Kissing Doorknobs is a novel by Terry Spencer Hesser about a teenaged girl, Tara, who is afflicted with obsessive-compulsive disorder. Her condition makes her unable to socialize with her friends, act normally in public, and communicate with her family, but it still has, in some ways, a positive influence on her life.
Because of her condition, she meets a girl called Donna, whom she makes friends with because Donna thinks that she is unusual and an outcast, just like herself. They quickly become close friends, and they look out for each other. Tara stops some of her “rituals” after befriending her because she has “real things to worry about” (81), such as her habit of smoking and lies, but mostly because she has a lot of fun while she’s with her, and she forgets to perform her “rituals”. Donna becomes a very important character in her Tara’s life because she supports her and helps her through a difficult time in her life. If Tara did not have her condition she probably would not have made friends with her.
Near the end of the book, when Tara enters behaviour therapy, she meets a boy called Sam, who also has obsessive-compulsive disorder. He was mostly cured of the disease because of the behaviour therapy, and he encourages Tara to enter it, although he warns her that it will be hard for her. Sam is the first person that Tara meets that has the same condition as her, and she is excited that a cure has been found for her behaviour, so she enters the behaviour therapy. It is, though, as hard as Sam describes it, and it has a huge emotional toll on Tara. Sam encourages her and helps her through each session, and becomes a good friend to her. Tara’s condition improves, and she stops most of her rituals thanks to her behaviour therapy, and is happy that Sam encouraged her to do it, as she is glad that she is finally able to “choose not to let [OCD] control [her]” (143).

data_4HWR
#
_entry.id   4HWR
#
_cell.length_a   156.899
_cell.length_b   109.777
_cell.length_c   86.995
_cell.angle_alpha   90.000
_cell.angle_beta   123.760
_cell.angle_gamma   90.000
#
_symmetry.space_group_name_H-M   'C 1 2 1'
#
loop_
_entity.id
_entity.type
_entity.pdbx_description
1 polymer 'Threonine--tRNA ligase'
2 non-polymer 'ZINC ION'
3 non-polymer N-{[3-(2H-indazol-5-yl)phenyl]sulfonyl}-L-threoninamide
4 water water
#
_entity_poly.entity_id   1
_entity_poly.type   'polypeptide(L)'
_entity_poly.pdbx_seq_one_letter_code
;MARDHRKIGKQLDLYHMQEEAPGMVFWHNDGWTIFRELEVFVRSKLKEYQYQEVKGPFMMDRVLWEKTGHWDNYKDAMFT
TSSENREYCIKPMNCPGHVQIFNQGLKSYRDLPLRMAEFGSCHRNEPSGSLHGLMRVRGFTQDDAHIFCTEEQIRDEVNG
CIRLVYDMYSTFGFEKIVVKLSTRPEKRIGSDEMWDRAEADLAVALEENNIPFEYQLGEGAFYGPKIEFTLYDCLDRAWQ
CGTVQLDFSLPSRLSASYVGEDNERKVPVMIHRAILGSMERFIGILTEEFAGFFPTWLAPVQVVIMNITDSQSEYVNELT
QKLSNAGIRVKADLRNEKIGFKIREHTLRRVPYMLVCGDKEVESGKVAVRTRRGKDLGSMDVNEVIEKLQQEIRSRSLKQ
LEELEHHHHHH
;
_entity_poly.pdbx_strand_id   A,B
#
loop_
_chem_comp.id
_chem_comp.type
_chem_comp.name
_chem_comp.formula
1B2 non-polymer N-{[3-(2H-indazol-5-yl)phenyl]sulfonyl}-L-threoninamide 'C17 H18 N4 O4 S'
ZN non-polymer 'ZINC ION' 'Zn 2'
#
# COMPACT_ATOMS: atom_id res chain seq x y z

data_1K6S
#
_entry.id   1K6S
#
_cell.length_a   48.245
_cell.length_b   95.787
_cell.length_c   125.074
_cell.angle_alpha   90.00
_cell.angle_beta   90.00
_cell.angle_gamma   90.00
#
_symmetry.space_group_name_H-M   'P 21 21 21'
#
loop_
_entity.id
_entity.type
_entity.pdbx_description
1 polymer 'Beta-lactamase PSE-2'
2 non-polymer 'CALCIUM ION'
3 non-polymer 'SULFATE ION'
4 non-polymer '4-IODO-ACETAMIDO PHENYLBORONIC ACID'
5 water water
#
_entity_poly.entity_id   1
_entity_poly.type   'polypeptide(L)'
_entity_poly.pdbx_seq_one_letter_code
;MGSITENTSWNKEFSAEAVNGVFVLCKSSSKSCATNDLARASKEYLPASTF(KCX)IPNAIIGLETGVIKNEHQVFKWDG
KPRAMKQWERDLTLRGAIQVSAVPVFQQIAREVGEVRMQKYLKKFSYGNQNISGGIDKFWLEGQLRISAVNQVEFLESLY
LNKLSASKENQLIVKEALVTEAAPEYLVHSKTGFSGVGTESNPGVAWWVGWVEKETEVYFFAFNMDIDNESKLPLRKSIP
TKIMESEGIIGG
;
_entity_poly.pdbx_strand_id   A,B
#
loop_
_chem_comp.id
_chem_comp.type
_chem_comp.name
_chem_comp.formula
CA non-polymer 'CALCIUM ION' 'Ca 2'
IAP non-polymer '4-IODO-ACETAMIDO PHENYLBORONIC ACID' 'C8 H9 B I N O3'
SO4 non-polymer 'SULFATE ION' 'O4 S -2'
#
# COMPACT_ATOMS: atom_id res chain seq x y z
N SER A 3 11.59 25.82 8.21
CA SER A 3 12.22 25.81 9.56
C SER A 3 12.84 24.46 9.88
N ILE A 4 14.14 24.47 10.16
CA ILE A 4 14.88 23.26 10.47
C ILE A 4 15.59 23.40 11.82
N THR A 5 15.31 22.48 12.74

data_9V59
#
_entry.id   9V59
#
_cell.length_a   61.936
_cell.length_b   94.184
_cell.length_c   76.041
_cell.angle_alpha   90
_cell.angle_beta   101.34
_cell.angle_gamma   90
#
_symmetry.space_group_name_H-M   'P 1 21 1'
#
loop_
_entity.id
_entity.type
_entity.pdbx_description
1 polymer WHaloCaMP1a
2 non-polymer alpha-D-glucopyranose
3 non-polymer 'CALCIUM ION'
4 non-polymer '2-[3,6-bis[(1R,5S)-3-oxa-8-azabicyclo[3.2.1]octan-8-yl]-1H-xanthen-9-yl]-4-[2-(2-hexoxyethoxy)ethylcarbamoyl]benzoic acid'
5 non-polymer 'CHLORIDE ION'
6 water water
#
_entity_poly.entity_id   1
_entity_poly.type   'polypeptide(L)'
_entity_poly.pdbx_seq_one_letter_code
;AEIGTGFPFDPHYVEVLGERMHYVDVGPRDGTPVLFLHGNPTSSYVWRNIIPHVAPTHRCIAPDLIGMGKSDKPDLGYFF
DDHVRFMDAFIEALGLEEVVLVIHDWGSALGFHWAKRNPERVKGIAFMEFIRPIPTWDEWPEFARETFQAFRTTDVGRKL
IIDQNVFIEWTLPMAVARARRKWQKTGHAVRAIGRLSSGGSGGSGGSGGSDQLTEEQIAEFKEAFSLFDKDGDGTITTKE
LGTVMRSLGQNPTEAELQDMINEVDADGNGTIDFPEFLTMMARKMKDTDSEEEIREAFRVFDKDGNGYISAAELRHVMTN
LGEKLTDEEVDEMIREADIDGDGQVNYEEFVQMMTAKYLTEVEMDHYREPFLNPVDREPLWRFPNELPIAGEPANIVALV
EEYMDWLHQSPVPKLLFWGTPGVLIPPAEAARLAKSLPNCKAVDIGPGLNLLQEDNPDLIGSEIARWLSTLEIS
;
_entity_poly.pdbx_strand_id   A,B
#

The most important positive thing that she gained from this whole experience is her newfound mental strength which resulted from her behaviour therapy and her fight against the “tyrants in her head”. She now has a stronger mind as a result of all the strain and anxiety of going through her OCD-conquered life, especially her agonizing behaviour therapy which made her think about and do the worst things and she can imagine. Now, she may be able to be more resistant to future relapses of OCD and hold back the “tyrants” if they try to invade and conquer her head again, and may even make a relapse rarer, thus helping her recover from her condition.
Tara went through a lot while she was under the influence of OCD, and the bad things that came along with it greatly outweighed the good things, but there were some good things during that time. Those few things helped her cope with her condition, and are partly the reason why she eventually enters behaviour therapy at the end of the book. This leads to her having a new hope about her condition, and the book ends there, on a hopeful note.
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